Friday, March 22, 2013

updated AirTalk for Friday, March 22, 2013

Contact: Producers Joel Patterson, Jasmin Tuffaha, Anny Celsi & Allen Williams



Friday, March 22, 2013


11:06 –11:20

Topic: Colorado killings: The complex case involving the deaths of a chief of Colorado prisons and a pizza delivery man is under investigation. The suspect, Evan Spencer Ebel, was a Colorado parolee who was killed in a shootout with Texas police. Various news organizations are reporting that Ebel belonged to a white supremacist prison gang call the 211 Crew. Today on the show, we’ll look at the 211s and also other white supremacist organizations operating in US prisons.


Guest:  Pete Simi, Professor of Criminology and Criminal Justice, University of Nebraska and co-author with Robert Futrell of American Swastika: Inside the White Power Movement’s the Hidden Spaces of Hate (Lanham, MD: Rowman and Littlefield, 2010)


Carla Hill, investigator and researcher for the Anti-Defamation League. One area of your research focuses on domestic extremists in America.


11:20 -11:40

Topic: More chaos surrounding the Bell jury: The Bell corruption trial has reached new levels of abnormality after Los Angeles County Superior Court Judge Kathleen Kennedy declared a mistrial yesterday. Kennedy said “all hell had broken loose” due to a jury that was divided on the verdicts reached thus far. Furthermore, several jurors expressed their concern via anonymous notes to the judge after rendering the verdicts received thus far. Still, nearly half the counts have not been decided yet, and this impasse represents an extreme rarity in the legal world. While the developments certainly indicate a boon to defense attorneys trying to mount a challenge to the delivered verdicts, experts feel that since the jury deliberated and decided, there’s no precedent for overturning them. The case moving forward with the undecided counts is less clear, and the defense is reluctant to show their cards given former Bell administrator Robert Rizzo’s upcoming trial; Rizzo is thought to be the mastermind behind the corruption scandal. So what’s next? And why is this case so bereft with jury problems? What was going on in the deliberation room?

Guest: Corina Knoll, staff writer for the Los Angeles Times covering the Bell corruption trial

Guest: Richard Gabriel, trial consultant for Decision Analysis, co-author of “Jury Selection: Strategy & Science," just worked with the Department of Justice on the Kwame Kilpatrick corruption trial in Detroit



Topic: West Hollywood apartment complex designed to attract “creative types”: The Los Angeles Times recently reported that two new apartment buildings will go up soon in West Hollywood, named the Dylan and the Huxley. The idea behind these new developments is to cater to young people who don’t live the traditional 9-to-5 lifestyle, but who work from home and hope to find the sense of community we envision when we think of bohemian loft living and sharing physical space as well as wifi passwords. The idea of selling the idea of a way to live isn’t a new one. A generation ago, suburbs sprang up all over the country filled with identical stucco and tile “McMansions” equipped with massive dining rooms, designed and built to cater to a desire to project a certain image and live a certain lifestyle. And if these buildings in WeHo are an indicator of the next wave of building and marketing a lifestyle, we have to wonder: are they getting it right? Are developers able to instantly create a sense of being by simply replacing the no-longer-necessary dining room with an office? Can we buy the community we inspire to, or is that just a dream? And finally, Would Dylan Thomas and Aldous Huxley approve?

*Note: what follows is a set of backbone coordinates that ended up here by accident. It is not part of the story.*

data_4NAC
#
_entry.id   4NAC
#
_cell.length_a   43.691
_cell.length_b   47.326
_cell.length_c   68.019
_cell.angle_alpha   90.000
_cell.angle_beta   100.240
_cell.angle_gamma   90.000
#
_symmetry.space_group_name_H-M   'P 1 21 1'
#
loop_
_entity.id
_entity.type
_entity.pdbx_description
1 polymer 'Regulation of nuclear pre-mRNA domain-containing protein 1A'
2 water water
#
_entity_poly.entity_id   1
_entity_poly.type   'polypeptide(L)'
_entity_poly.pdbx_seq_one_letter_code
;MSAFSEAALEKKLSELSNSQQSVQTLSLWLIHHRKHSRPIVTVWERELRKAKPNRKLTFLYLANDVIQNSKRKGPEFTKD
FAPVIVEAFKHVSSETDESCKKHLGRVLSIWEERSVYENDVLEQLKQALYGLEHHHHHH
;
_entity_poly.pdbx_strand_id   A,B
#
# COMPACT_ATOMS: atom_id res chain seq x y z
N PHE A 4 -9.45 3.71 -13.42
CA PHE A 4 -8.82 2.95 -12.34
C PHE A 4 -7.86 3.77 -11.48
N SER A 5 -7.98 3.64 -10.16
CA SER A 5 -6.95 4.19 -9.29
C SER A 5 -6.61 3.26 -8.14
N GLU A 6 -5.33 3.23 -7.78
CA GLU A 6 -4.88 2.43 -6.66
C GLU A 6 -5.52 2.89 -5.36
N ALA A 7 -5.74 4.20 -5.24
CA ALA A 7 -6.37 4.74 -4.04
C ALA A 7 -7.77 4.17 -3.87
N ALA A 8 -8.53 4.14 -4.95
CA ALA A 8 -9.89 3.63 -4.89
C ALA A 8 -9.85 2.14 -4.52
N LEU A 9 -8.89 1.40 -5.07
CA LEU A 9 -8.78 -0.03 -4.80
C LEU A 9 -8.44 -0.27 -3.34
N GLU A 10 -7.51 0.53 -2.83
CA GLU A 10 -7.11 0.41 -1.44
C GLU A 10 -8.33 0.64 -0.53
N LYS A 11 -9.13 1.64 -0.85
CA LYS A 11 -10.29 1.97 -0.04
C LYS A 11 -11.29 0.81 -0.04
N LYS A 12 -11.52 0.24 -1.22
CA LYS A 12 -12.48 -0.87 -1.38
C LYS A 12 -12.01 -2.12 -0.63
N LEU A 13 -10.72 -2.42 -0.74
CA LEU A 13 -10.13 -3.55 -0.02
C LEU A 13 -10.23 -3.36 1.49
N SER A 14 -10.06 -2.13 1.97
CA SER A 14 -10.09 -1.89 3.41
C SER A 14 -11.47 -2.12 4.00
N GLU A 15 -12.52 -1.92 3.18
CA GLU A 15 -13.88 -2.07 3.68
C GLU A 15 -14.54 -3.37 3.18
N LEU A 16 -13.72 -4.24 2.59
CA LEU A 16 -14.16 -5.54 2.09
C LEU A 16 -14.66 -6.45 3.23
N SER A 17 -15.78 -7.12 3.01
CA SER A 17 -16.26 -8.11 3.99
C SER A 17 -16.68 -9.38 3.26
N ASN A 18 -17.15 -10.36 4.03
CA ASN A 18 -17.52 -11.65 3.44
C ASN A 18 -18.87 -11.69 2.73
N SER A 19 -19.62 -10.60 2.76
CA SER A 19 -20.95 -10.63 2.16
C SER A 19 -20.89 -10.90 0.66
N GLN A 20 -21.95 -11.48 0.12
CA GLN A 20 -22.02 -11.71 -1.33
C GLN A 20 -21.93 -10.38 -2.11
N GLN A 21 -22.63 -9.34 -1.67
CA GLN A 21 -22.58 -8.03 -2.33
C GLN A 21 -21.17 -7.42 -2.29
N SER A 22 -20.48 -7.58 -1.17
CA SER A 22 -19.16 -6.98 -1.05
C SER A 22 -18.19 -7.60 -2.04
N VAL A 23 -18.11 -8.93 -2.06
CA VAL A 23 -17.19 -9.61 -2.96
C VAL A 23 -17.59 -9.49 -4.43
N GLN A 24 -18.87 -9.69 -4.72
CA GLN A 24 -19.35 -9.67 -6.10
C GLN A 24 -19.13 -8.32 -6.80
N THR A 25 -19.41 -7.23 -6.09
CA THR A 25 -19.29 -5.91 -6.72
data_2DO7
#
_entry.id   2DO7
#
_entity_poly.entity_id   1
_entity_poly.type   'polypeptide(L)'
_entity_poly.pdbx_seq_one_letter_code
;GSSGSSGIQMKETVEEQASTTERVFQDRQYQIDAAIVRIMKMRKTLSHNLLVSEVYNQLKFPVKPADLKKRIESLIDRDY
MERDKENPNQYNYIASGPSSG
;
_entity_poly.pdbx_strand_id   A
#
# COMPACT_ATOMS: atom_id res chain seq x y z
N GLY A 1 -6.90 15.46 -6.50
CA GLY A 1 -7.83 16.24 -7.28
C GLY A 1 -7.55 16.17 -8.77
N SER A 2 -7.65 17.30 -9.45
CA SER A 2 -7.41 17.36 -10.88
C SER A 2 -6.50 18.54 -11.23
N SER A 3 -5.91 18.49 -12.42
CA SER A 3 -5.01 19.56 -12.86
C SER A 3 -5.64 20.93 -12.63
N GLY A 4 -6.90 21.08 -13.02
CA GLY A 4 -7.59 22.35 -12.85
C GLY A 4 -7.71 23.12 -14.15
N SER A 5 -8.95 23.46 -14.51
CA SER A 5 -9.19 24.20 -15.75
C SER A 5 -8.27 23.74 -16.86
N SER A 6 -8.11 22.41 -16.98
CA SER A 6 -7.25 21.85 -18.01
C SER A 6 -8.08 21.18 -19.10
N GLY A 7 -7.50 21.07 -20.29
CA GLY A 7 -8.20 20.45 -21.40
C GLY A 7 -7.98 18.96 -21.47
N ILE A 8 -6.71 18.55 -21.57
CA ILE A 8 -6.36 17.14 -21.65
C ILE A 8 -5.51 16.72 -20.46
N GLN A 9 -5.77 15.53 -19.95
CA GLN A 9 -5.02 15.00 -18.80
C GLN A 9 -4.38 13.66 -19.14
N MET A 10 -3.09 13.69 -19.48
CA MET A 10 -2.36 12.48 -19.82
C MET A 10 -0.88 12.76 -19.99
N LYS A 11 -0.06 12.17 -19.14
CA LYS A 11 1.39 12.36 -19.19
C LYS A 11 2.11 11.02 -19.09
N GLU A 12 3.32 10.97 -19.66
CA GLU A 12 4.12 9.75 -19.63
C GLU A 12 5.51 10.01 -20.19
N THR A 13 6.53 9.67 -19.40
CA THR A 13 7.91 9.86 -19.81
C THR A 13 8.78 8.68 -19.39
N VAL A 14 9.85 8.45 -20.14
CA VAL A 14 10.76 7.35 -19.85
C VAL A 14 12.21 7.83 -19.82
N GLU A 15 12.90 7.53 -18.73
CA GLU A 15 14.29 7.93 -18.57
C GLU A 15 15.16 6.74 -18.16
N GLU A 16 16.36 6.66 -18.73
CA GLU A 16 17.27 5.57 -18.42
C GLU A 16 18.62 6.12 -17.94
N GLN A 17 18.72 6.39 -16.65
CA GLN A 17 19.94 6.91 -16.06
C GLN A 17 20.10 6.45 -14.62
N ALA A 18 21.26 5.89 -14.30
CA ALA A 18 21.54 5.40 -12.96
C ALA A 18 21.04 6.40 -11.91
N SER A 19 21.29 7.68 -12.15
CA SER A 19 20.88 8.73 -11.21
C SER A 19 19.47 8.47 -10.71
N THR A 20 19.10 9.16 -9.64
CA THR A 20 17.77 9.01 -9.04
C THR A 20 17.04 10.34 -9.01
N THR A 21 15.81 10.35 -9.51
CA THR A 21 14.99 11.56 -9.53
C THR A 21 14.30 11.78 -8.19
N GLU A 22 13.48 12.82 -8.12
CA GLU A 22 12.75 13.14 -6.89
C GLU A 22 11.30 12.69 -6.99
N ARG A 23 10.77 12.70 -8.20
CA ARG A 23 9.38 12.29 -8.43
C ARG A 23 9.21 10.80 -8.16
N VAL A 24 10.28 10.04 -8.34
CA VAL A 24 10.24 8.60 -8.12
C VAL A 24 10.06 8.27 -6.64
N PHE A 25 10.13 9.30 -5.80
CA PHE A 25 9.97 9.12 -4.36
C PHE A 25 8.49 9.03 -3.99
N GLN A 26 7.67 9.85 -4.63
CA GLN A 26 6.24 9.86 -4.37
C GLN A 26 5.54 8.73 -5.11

Guest: Mike Leipart, chief marketing officer at The Agency, a Beverly Hills real estate agency

Guest: Amitai Etzioni, founder and director of the Institute for Communitarian Policy Studies at George Washington University in Washington DC

12:06 – 12:40

Topic:FilmWeek: Olympus Has Fallen, Admission, Everybody Has a Plan, and more: Guest host Patt Morrison and KPCC film critics Andy Klein, Lael Loewenstein, and Charles Solomon review this week’s new releases, including Olympus Has Fallen, Admission, Everybody Has a Plan, and more. TGI-FilmWeek!



Andy Klein, film critic for KPCC and the L.A. Times Community Papers chain


Lael Loewenstein, film critic for KPCC and Variety


Charles Solomon, film critic and animation historian for KPCC, author for


12:40 – 1:00

Topic: David Mamet and HBO’s “Phil Spector”: You’re won’t find a more diverse and prolific list of credits than that of David Mamet’s: Glengarry Glen Ross, About Last Night, Hoffa, The Postman Always Rings Twice, and Wag The Dog are just a few examples of his willingness to embrace controversial topics with style and substance. This time around he takes on the weirdness that was the Phil Spector trial for HBO. Mamet has said that the film, starring Academy Award winners Al Pacino and Helen Mirren, is a “work of fiction.” Fiction or not, the portrayal of the iconic “Wall of Sound” producer who was famous for pulling guns on musicians well before he was famous for his eccentric headwear is already drawing attention. Critics have praised Pacino for his portrayal of Spector and the dynamic between Pacino and Mirren, who plays Spector’s defense lawyer. Writer and Director David Mamet joins AirTalk to talk about the inspiration for this film, why he chose to depict Spector’s personal side in such a way, and the relationship between Spector and his lawyer that drives the movie. Does a fictionalized account of the Phil Spector trial sound interesting? And for that matter, what is the line between fact and fiction when telling the story of a life recklessly lived?

Guest: David Mamet, writer and director of HBO’s “Phil Spector” that premieres Sunday


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